Dr. Lambert is particularly careful to minimize the exposure of her patients to radiation. With contemporary safeguards, the amount of radiation received in a dental X-ray examination is extremely small. Lead body aprons and shields will protect your child. Today’s equipment filters out unnecessary x-rays and restricts the x-ray beam to the area of interest.
What's The Best Toothpaste For My Child?
Tooth brushing is one of the most important tasks for good oral health. In general, when looking for a toothpaste for your child, make sure to pick one that is recommended by the American Dental Association as shown on the box and tube. These toothpastes have undergone testing to insure they are safe to use.
Remember, children should spit out toothpaste after brushing to avoid getting too much fluoride. If too much fluoride is ingested, a condition known as fluorosis can occur. If your child is too young or unable to spit out toothpaste, consider providing them with a fluoride free toothpaste, using no toothpaste, or using only a "pea size" amount of toothpaste.
Dr. Lambert will provide a specific recommendation at each preventative visit.
Does Your Child Grind His Teeth At Night? (Bruxism)
If your child is grinding their teeth during the day or while sleeping, Dr. Lambert will evaluate the grinding habit and provide the necessary advice.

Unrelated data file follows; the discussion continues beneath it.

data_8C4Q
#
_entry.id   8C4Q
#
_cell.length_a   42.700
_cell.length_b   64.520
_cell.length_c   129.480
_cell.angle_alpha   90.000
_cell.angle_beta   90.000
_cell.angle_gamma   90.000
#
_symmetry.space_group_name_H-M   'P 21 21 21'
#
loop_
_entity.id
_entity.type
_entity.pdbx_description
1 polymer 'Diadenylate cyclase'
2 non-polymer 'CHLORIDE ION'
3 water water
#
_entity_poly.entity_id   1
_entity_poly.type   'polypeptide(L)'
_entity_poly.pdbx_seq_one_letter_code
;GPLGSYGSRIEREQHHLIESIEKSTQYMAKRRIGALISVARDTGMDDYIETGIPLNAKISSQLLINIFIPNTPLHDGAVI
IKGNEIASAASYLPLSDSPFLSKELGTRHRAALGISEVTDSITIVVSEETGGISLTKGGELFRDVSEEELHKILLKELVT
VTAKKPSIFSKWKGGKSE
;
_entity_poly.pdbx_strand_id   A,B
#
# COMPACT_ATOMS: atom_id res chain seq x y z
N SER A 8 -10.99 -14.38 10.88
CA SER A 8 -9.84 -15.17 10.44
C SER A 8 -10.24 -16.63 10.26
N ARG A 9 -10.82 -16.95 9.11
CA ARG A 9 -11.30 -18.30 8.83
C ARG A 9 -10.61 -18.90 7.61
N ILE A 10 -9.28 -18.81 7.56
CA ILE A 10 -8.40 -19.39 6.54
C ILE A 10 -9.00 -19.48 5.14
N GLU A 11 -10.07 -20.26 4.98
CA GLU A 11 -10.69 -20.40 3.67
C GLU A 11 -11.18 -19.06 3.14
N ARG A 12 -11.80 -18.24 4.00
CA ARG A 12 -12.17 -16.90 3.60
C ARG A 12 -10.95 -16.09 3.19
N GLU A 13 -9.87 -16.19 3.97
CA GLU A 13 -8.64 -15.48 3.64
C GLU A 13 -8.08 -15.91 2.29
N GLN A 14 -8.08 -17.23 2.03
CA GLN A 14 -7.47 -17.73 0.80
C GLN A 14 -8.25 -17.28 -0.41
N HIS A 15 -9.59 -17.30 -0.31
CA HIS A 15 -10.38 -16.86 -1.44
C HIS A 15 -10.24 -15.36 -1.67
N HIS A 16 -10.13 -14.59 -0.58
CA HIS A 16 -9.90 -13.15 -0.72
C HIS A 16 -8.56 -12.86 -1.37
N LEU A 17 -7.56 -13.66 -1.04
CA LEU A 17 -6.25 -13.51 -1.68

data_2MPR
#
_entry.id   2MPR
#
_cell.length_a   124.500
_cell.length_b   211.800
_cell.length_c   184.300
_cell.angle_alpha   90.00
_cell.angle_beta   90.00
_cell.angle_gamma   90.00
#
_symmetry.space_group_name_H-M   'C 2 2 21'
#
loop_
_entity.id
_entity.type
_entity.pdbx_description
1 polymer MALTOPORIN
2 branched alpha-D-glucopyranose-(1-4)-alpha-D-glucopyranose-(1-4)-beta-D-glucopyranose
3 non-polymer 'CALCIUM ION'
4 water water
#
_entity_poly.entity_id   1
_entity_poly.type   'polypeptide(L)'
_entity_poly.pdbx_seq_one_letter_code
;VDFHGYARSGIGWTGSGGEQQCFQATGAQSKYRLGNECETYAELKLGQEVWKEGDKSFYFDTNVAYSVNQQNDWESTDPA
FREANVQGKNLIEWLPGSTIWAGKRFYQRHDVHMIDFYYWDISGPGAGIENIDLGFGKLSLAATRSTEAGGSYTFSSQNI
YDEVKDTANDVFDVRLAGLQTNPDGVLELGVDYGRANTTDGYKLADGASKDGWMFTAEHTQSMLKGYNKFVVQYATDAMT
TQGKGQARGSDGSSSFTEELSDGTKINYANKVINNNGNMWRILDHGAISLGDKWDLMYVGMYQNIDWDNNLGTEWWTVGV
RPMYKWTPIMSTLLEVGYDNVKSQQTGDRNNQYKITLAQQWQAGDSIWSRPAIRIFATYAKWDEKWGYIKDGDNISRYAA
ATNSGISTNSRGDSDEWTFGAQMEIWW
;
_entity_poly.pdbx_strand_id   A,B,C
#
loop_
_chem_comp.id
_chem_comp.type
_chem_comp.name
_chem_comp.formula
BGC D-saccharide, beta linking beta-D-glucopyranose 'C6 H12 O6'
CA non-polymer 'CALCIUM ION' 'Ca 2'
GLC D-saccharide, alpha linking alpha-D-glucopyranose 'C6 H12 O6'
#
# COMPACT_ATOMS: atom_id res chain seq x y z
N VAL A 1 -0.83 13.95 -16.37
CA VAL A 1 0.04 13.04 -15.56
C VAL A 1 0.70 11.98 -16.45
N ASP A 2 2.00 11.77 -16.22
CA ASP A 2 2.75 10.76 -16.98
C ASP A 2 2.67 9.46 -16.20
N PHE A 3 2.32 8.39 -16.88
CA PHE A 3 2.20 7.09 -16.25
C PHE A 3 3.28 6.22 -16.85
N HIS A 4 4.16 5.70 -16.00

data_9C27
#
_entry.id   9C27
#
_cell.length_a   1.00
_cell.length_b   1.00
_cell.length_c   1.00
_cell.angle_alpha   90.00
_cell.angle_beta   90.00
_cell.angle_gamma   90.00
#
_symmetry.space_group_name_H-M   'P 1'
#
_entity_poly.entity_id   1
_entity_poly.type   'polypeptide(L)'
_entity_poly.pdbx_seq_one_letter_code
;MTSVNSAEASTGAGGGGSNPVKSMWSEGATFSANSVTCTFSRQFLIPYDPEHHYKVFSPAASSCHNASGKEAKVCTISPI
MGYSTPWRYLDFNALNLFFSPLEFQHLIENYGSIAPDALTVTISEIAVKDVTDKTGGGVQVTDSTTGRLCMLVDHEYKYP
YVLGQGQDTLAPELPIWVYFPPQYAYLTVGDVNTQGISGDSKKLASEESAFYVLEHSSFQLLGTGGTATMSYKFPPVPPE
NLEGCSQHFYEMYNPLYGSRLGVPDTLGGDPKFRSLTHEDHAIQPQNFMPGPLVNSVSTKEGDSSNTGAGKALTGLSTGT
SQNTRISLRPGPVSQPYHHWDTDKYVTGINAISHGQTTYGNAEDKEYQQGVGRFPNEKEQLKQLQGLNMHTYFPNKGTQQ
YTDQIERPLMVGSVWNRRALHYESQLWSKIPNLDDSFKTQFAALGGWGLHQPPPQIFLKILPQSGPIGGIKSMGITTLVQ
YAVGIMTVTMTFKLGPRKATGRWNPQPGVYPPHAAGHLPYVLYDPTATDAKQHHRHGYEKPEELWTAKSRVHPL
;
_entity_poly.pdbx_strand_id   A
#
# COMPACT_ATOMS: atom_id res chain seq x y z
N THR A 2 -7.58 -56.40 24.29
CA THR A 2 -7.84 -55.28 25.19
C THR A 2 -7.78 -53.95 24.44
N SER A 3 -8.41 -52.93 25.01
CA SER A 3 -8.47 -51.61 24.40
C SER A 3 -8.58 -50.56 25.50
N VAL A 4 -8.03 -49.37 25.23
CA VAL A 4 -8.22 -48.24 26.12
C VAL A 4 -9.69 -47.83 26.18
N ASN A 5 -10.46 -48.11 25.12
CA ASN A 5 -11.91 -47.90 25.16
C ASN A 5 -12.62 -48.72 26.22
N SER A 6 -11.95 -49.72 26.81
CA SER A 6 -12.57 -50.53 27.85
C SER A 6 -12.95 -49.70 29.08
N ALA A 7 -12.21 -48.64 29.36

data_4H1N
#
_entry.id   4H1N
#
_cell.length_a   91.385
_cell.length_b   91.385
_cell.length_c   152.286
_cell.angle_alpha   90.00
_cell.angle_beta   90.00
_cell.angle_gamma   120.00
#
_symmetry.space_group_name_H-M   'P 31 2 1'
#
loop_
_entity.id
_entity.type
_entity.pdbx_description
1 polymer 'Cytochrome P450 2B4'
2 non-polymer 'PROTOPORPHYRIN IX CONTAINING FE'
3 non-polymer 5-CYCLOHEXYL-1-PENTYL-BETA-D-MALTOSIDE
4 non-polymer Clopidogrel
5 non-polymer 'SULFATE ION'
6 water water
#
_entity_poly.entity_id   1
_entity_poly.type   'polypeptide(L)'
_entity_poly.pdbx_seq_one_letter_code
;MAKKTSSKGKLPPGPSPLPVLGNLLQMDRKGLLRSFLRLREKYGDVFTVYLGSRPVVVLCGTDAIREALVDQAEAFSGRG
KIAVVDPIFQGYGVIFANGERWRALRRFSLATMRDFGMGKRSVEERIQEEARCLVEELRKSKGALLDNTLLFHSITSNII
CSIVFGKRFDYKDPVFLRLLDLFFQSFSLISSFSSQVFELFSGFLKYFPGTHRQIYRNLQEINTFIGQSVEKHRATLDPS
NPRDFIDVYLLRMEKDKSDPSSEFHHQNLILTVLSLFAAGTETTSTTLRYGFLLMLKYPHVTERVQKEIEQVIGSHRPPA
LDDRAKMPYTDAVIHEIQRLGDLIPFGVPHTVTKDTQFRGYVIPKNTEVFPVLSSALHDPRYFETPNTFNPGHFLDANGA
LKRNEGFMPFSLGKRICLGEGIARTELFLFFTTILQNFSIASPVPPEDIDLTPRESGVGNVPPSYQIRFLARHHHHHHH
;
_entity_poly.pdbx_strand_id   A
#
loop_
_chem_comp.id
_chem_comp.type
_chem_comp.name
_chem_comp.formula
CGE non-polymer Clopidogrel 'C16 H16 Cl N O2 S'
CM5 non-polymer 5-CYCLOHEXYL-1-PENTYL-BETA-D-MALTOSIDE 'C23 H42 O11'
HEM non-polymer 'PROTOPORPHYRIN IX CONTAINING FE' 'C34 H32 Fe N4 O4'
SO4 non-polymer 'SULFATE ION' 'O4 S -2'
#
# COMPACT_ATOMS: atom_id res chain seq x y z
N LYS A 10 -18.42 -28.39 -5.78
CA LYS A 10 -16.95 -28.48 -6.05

Sucking is a natural reflex for infants and young children. Non-nutritive habits such as thumb sucking or pacifier use should be discussed with Dr. Lambert starting from age 1.
Early Infant Oral Care
Perinatal & Infant Oral Health
The American Academy of Pediatric Dentistry (AAPD) recommends that all pregnant women receive oral healthcare and counseling during pregnancy. Research has shown evidence that periodontal disease can increase the risk of preterm birth and low birth weight. Talk to Dr. Lambert and team about ways you can prevent periodontal disease during pregnancy.
Additionally, mothers with poor oral health may be at a greater risk of passing the bacteria which causes cavities to their young children. Mother's should follow these simple steps to decrease the risk of spreading cavity-causing bacteria:
- Visit your dentist regularly.
- Brush and floss on a daily basis to reduce bacterial plaque.
- Proper diet, with the reduction of beverages and foods high in sugar & starch.
- Don't share utensils, cups or food which can cause the transmission of cavity-causing bacteria to your children.
Your Child's First Dental Visit - Establishing A "Dental Home"
The American Academy of Pediatrics (AAP), the American Dental Association (ADA), and the American Academy of Pediatric Dentistry (AAPD) all recommend establishing a "Dental Home" for your child by one year of age. Children who have a dental home are more likely to receive appropriate preventive and routine oral health care.
It is best if you refrain from using words around your child that might cause unnecessary fear, such as needle, pull, drill or hurt. Dr. Lambert and team make a practice of using words that convey the same message, but are pleasant and non-frightening to the child.
Teething, the process of baby (primary) teeth coming through the gums into the mouth, is variable among individual babies. Some babies get their teeth early and some get them late. In general, the first baby teeth to appear are usually the lower front (anterior) teeth and they usually begin erupting between the age of 6-8 months.